John Gruber, writing for Daring Fireball:

The conventional wisdom just two years ago was that Apple needed to create a low-priced iPhone — not just lower-priced but low-priced — to compete in "emerging markets" like China. That would be true if Apple were interested primarily in market share. But they're not, never have been, and never will be interested primarily in unit sale market share. Far from hurting them, Apple's commitment to the premium end of the phone market is helping them separate from the pack in China.

Going after the under $400 phone market by making a cheap phone offers enormous risk for little reward. Going after the additional segments of the over $400 phone market — phones with displays over 4-inches in size, for example — offers low risk and, well... we've all seen the reward.

From iPhone to iPad to Mac, Apple is providing premium computing experiences at increasing size intervals and price points. Starting soon, it'll be from Apple Watch to iPhone to iPad to Mac, and the increasing price points will top out not at 128GB or 27-inches but at gold.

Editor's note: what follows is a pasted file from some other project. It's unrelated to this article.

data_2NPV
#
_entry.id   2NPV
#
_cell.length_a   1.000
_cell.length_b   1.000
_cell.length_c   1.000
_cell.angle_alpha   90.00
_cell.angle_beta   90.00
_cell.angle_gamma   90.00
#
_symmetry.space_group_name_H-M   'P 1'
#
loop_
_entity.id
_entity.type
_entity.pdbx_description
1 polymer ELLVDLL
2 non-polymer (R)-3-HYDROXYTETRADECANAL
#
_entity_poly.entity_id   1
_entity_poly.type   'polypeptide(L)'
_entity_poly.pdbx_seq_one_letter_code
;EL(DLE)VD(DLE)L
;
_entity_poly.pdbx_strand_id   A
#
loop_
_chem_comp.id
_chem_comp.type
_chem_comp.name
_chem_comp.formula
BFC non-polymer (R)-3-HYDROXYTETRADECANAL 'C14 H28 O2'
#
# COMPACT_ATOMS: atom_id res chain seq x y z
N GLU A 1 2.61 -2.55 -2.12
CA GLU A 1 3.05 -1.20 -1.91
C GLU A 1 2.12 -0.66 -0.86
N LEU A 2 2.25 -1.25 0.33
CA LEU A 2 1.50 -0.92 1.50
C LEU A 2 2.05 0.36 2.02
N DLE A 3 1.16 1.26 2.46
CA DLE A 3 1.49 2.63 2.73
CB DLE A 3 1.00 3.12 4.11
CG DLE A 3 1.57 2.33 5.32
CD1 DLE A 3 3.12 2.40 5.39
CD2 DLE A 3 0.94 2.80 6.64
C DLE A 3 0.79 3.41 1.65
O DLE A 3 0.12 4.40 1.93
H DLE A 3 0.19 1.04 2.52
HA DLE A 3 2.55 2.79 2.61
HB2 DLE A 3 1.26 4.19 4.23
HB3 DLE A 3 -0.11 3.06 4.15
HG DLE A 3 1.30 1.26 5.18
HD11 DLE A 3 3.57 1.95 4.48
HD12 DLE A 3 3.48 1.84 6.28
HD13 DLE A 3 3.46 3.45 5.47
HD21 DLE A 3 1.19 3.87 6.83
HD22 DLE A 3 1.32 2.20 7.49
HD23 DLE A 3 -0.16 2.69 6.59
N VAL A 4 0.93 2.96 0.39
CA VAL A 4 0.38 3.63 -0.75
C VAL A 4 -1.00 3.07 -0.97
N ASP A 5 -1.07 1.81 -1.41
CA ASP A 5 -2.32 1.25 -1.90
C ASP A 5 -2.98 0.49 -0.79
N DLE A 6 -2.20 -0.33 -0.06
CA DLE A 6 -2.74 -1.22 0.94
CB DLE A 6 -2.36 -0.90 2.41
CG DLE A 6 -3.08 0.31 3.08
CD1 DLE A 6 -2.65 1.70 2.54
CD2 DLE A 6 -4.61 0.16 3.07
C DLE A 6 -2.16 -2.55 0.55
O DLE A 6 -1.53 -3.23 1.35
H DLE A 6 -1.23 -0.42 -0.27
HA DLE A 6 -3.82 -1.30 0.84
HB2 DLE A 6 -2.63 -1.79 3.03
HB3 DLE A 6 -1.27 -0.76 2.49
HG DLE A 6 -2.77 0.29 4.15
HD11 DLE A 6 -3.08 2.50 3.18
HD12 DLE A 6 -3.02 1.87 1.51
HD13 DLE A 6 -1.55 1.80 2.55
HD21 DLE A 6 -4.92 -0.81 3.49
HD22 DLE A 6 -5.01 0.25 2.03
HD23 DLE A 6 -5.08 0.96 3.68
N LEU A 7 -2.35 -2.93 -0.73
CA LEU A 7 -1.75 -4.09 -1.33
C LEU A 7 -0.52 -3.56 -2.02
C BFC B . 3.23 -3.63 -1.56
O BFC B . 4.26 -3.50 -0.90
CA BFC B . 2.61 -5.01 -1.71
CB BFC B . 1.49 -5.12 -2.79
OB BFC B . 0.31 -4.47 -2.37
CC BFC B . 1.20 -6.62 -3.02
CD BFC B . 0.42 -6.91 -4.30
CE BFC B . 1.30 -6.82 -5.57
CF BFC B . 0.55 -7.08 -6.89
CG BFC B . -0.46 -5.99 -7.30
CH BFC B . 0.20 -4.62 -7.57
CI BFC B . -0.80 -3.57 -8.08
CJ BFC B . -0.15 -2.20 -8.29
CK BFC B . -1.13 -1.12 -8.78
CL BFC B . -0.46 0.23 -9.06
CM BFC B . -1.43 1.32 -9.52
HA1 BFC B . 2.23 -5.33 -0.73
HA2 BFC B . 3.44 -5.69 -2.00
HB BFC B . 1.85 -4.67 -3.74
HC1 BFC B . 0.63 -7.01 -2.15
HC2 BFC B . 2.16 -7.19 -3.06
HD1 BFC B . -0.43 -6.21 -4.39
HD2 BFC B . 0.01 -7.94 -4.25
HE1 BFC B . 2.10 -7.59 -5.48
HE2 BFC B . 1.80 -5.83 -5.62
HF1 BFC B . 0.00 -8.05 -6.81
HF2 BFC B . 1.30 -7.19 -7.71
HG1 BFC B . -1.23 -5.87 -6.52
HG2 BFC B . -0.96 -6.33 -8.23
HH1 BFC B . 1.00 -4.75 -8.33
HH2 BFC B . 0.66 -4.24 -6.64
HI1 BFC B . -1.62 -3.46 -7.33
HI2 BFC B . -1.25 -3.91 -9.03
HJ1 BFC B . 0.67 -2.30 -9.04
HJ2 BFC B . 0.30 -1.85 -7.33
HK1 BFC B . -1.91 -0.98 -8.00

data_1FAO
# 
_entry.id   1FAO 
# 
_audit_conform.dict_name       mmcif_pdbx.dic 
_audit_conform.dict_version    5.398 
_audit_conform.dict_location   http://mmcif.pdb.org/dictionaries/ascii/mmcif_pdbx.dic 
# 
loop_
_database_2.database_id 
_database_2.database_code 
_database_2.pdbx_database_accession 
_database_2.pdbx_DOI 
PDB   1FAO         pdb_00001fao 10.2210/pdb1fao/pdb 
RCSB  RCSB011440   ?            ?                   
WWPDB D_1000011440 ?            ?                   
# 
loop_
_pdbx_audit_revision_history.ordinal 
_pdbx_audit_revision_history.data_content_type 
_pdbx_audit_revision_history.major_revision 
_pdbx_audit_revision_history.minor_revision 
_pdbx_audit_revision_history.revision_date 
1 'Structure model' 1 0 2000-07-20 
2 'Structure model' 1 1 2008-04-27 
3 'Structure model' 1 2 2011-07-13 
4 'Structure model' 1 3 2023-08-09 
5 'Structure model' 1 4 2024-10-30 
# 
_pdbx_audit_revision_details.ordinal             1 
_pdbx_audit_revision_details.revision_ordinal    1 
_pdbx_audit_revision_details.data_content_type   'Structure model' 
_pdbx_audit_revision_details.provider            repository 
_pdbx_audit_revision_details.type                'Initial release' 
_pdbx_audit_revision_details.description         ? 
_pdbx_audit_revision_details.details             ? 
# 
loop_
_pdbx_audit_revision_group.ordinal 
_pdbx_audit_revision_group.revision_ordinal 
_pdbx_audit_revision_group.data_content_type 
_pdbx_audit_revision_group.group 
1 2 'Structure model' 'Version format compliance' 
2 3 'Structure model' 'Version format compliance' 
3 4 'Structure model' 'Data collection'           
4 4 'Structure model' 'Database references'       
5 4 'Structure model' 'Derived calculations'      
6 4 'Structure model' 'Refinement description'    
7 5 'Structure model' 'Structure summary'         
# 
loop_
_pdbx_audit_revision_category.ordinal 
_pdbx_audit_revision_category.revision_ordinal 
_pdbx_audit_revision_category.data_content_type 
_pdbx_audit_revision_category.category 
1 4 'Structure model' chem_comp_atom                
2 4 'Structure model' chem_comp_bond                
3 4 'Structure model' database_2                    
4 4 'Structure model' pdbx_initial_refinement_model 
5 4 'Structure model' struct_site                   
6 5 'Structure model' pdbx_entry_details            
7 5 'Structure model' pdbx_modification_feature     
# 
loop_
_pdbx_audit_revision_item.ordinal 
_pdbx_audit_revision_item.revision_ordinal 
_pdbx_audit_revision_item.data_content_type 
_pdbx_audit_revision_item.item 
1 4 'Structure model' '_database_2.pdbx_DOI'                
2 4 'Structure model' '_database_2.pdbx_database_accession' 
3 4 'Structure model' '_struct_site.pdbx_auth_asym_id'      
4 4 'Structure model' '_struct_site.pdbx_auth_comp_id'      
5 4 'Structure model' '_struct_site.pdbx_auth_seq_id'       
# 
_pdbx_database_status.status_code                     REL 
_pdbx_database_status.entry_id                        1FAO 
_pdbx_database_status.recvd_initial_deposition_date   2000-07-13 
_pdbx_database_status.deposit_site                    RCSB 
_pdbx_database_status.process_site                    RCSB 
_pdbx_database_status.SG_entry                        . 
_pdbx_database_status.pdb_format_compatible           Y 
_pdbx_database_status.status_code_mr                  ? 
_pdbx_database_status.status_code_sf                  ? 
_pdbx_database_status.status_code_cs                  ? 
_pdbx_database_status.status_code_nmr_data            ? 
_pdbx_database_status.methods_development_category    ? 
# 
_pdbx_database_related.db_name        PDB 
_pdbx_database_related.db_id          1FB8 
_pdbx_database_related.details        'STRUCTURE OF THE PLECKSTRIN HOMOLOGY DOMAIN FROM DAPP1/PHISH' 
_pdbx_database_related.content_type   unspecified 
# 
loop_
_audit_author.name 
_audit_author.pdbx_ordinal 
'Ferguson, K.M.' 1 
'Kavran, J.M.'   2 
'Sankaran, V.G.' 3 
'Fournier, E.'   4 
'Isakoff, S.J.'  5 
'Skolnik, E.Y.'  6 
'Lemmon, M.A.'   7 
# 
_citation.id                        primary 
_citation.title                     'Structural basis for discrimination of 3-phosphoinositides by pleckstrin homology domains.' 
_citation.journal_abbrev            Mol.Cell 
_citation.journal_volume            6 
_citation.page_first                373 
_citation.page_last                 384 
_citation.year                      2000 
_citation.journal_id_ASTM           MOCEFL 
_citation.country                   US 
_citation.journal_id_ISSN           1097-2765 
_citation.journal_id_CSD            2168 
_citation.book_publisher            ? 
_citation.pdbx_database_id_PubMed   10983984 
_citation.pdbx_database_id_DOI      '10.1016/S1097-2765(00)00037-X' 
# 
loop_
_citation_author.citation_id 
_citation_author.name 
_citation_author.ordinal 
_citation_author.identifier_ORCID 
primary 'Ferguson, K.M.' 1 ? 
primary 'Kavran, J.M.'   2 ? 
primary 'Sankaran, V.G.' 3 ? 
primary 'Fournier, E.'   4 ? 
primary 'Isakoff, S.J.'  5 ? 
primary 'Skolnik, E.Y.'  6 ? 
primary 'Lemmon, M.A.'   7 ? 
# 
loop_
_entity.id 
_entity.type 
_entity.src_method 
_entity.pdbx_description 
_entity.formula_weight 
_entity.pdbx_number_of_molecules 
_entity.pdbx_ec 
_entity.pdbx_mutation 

Apple can do that because they're not targeting cost. They're targeting value.

Rene Ritchie

Rene Ritchie is one of the most respected Apple analysts in the business, reaching a combined audience of over 40 million readers a month. His YouTube channel, Vector, has over 90 thousand subscribers and 14 million views and his podcasts, including Debug, have been downloaded over 20 million times. He also regularly co-hosts MacBreak Weekly for the TWiT network and co-hosted CES Live! and Talk Mobile. Based in Montreal, Rene is a former director of product marketing, web developer, and graphic designer. He's authored several books and appeared on numerous television and radio segments to discuss Apple and the technology industry. When not working, he likes to cook, grapple, and spend time with his friends and family.

  • I think value is very subjective. Value could be to one customer the locked down nature of OSX, or the app ecosystem of iOS. Or going the other direction value could be the upgradability of a windows PC, the customization of android, or etc. is there not value in those things as well?
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  • If actual ASP numbers weren't released how does anyone know what the ASP numbers are? oh, and Apple currently does sell two sub $400 phone models (the cheapest being $367 as of this post), meaning that is a market they very much want a part of.